Creating Fantasy Creatures: It’s Okay to be Unoriginal

Everybody loves Hobbits and Thestrals and Wookies.

A Thestral from Harry Potter and the Order of the Phoenix

A Thestral from Harry Potter and the Order of the Phoenix

What do these creatures all have in common? They are unique to their particular stories or worlds (as in Middle-Earth, the Harry Potter series, and Star Wars, respectively). It’s fun to read about (or watch) new creatures in fantasy stories, and it’s just as fun to create them. Inventing the name for your new creature, what the adults look like versus what the babies look like, culture and language, what they eat, where they live. All of these are important world-building tasks, especially if you’re inventing a new species from scratch. We all want to be original and have our fantastical races stand out in the fantasy-creatures crowd.

But I’d like to make the argument that it’s okay to be unoriginal – at least to start with. Thousands of years of human culture has given us hundreds of amazing and creative creatures in mythology and folktales from around the world. Continue reading


My Top 10 Favorite Authors

I realized that since this is supposed to be a writing blog, I ought to make mention of other authors occasionally besides myself. In the various “top favorite” posts of this and that, I have never covered my favorite writers. So, I am now remedying that. Here they are, in a sort-of one to ten listing:

C.S. Lewis – Once I graduated from Little Golden Book versions of fairy tales, C.S. Lewis’ Chronicles of Narnia is what I cut my fantasy teeth on. I’ve reread those books probably more than any other book or series ever.

J.R.R. Tolkien – Middle-Earth was the next logical step after I mastered the Narnia stories. The Hobbit and The Lord of the Rings are not easy reads, but I loved the stories and Tolkien’s words enough to read the books several times.

Beatrix Potter – My mom read me stories about Peter Rabbit and Tom Kitten along with those Little Golden Books, but I never actually outgrew Peter Rabbit. Beatrix Potter is one of my writing heroes in general, and not just because she wrote about bunnies.

L. Frank Baum – He is a recent addition to my favorite author list, because I only recently started reading his Oz books. Baum’s vivid imagination and love of the fairy tale style is evident in The Wizard of Oz and all the subsequent books.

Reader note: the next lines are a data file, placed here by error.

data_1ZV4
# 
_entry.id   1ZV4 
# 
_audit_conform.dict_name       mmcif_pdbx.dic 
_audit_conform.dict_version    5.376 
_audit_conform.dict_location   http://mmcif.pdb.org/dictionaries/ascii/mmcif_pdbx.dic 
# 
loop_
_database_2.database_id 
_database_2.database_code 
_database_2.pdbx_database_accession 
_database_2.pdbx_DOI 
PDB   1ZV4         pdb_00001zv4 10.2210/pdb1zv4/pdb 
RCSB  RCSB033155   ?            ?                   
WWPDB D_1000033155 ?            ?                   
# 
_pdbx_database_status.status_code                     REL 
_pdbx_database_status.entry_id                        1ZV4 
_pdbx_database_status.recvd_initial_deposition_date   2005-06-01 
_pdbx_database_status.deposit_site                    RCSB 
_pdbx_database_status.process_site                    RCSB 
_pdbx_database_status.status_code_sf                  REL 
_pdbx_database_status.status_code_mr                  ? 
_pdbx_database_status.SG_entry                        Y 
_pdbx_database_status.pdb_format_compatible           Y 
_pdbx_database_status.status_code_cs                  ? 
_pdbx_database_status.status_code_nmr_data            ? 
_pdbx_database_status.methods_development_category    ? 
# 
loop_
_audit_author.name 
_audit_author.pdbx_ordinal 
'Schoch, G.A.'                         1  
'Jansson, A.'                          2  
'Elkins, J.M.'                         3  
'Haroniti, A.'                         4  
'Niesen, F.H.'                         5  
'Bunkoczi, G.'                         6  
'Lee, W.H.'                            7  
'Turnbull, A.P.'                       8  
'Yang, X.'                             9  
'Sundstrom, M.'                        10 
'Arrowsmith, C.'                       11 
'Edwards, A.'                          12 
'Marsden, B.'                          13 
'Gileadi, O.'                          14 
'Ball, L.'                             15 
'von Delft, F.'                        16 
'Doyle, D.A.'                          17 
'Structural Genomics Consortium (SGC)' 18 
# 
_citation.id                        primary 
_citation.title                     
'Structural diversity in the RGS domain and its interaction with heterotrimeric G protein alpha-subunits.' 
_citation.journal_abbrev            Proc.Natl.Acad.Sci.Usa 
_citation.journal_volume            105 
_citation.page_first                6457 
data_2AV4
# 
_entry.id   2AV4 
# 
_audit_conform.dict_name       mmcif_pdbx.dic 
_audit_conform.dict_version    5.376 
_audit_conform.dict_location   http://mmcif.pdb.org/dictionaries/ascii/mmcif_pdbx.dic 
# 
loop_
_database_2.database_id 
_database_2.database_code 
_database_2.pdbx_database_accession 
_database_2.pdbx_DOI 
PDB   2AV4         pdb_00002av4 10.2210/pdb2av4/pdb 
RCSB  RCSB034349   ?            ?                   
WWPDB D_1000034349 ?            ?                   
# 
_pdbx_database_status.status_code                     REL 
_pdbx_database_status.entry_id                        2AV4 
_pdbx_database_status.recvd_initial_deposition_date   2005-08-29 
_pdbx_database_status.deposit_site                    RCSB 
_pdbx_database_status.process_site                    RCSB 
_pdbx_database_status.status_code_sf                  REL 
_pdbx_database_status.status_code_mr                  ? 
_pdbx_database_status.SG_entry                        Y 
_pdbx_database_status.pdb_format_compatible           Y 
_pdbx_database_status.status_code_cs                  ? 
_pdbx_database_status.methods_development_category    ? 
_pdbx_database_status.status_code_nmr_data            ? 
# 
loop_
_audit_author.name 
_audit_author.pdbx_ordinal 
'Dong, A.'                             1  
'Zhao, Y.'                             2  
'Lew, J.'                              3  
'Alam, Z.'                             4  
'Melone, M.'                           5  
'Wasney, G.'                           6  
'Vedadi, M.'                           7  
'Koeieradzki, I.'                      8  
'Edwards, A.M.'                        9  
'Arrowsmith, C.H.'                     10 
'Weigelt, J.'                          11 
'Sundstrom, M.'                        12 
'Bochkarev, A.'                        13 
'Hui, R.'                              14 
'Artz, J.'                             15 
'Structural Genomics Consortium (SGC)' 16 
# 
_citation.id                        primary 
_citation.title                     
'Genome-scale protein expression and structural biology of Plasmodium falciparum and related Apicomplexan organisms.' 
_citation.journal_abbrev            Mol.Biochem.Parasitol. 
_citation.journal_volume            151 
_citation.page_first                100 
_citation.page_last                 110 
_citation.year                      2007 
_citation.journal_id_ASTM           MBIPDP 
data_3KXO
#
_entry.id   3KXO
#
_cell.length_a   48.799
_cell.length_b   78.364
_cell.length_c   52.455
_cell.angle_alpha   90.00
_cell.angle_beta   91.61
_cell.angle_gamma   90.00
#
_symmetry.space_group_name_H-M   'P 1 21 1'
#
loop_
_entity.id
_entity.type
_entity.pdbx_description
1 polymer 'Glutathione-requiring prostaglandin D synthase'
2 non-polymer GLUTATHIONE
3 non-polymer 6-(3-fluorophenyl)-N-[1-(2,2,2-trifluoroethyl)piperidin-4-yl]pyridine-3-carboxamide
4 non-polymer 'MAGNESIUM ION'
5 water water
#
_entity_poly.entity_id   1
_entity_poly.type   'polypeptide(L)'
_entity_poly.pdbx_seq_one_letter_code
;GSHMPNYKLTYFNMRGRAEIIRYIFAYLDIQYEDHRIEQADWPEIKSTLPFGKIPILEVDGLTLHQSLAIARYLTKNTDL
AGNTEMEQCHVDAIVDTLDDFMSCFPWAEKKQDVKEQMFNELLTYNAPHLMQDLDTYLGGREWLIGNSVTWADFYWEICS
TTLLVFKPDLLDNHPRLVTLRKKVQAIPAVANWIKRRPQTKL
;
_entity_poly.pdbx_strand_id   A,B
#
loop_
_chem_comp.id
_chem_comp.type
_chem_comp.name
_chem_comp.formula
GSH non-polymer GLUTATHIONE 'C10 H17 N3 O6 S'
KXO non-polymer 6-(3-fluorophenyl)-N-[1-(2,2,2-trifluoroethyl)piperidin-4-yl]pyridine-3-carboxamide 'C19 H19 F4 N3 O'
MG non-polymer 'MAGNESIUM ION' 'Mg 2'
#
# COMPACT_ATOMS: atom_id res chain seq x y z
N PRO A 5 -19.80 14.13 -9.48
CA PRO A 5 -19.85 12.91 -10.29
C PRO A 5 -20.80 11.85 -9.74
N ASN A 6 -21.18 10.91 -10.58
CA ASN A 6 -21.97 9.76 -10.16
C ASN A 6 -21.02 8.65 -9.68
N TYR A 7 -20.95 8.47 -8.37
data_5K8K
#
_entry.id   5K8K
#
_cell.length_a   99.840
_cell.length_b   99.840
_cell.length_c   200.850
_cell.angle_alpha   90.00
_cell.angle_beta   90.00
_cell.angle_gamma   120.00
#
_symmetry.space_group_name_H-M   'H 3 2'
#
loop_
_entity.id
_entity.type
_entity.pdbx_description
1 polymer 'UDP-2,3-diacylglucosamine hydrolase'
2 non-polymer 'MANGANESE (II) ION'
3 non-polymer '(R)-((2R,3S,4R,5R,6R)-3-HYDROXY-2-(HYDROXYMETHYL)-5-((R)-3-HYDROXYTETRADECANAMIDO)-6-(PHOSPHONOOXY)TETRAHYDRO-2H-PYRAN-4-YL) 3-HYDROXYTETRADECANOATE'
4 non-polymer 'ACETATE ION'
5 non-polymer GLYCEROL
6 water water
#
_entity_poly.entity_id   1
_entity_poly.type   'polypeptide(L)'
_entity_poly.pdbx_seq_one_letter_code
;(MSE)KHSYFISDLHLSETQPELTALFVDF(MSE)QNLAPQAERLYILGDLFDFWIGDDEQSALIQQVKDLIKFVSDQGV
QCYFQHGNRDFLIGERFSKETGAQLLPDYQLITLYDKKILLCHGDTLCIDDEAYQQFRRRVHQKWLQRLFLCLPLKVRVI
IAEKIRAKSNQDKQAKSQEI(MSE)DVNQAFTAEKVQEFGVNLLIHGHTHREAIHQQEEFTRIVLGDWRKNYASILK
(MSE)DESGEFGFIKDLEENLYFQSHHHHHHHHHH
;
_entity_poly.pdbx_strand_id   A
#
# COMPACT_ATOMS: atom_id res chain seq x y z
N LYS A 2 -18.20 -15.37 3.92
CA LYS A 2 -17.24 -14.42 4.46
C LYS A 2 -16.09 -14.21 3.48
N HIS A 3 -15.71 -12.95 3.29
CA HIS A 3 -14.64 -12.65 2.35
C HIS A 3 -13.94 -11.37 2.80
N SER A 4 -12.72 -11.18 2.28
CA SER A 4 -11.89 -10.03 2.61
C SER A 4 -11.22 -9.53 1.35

Chris Claremont – He wrote all of the greatest X-Men stories of the 80s and 90s, in my opinion. I’ve always loved comics, and Claremont had some of the most vivid characters and elaborate storylines during his time on the various X-Men series.

J. Michael Straczynski – JMS, as he’s often known, is primarily a writer and producer for TV (though he has written a few comics, as well). I love him best for his show Babylon 5, which featured epic sci-fi storytelling on a Tolkien-esque scale. JMS not only drafted the overall concept for the series, but he wrote the script for almost every single episode himself.

John Maxwell – Here is my token non-fiction writer for the list. John Maxwell is known as a leadership expert, and I’ve read quite a few of his books. While I don’t have a desire to be a leader in a corporate or political sense, I do want to be able to positively influence people with my writing. And as John Maxwell says, “leadership is influence.”

Jeff Smith – Another comic writer. He’s actually an artist, too, and he wrote and drew his famous Bone saga. Bone is equal parts epic fantasy and slapstick humor, and a very unique cast of characters.

Lois Gladys Leppard – She wrote the Mandie books – an inspirational children’s mystery series. Unlike most of the books on this list, the Mandie books aren’t fantasy. They’re historical fiction, set in North Carolina around the year 1900. Believe it or not, I do enjoy the occasional non-fantasy tale.

Dr. Seuss – Who doesn’t love Dr. Seuss? His books have that fun, timeless quality that makes them enjoyable at any age.

Who is your favorite author?

ABC Book Challenge

I borrowed this idea from The Magic Violinist, a great writer and blogger who is always giving me good ideas.